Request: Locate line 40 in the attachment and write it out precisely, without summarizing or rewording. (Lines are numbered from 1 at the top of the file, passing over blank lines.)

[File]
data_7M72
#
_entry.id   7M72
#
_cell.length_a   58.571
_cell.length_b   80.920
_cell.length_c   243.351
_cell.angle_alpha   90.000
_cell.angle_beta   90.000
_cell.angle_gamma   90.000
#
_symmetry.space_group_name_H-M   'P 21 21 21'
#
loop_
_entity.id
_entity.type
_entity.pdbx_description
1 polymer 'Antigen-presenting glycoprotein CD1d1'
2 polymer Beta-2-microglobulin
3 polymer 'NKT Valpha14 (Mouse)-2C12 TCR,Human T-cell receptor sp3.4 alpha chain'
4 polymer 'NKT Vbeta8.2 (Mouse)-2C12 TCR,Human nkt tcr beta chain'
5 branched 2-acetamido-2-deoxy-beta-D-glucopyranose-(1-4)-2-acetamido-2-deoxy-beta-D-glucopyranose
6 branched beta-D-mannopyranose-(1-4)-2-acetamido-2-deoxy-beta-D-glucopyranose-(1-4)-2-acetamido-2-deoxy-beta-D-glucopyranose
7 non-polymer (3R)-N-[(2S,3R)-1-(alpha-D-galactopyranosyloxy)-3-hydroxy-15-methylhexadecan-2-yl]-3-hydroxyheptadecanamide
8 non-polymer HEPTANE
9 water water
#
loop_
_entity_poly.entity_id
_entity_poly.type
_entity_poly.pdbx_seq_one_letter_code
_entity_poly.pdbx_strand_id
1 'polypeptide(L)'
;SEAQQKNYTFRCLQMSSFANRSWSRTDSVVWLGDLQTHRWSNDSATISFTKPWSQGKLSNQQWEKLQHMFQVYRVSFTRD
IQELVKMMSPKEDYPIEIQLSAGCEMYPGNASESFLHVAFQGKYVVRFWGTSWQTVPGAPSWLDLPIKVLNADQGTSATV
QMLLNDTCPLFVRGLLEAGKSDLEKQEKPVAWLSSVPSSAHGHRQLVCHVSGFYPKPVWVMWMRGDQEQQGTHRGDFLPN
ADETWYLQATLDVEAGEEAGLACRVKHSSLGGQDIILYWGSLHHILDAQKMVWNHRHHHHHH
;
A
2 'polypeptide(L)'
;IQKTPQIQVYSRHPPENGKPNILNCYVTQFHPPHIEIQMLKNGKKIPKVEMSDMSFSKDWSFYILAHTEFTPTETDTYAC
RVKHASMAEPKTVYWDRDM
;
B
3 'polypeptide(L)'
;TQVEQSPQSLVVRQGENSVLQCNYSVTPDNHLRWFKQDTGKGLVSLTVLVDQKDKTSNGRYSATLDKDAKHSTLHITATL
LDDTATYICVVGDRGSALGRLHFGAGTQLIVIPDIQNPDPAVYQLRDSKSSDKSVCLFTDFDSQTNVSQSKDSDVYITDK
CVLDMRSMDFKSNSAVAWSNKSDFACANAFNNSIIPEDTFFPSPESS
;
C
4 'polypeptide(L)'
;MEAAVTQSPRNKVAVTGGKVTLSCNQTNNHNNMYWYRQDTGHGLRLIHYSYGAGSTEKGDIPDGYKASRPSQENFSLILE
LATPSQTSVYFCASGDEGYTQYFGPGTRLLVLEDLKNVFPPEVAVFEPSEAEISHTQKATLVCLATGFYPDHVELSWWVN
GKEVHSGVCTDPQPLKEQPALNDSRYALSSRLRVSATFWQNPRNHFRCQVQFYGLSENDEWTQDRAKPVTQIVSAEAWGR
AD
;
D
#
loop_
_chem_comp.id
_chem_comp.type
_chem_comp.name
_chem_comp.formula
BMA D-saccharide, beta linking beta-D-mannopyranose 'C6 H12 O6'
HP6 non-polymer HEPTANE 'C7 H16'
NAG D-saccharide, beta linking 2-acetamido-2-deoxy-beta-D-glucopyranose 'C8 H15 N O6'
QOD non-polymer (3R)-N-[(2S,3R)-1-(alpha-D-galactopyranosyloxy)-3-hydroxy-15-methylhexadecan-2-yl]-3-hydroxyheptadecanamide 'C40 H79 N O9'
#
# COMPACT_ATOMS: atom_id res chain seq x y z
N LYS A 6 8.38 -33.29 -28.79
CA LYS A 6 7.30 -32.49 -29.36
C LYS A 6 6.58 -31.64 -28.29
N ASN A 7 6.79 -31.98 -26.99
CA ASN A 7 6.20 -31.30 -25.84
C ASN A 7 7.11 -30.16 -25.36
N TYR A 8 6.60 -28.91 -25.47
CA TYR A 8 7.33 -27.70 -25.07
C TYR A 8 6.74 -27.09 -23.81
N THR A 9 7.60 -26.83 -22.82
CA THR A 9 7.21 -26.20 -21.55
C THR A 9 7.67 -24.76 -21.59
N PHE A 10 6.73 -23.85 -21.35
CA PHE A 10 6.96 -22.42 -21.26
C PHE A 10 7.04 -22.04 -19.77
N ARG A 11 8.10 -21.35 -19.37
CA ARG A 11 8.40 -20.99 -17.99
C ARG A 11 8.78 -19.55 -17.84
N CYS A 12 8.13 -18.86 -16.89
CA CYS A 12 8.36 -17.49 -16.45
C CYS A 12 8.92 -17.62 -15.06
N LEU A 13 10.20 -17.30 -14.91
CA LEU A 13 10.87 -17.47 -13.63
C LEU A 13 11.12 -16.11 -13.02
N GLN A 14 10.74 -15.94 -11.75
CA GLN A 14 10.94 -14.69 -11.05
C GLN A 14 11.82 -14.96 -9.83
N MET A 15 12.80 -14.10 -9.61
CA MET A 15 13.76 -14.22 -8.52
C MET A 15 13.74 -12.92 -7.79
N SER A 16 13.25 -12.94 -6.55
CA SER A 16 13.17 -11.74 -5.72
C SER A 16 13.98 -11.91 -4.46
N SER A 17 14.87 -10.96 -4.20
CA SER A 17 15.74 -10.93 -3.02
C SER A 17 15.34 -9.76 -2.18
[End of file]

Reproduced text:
2 'polypeptide(L)'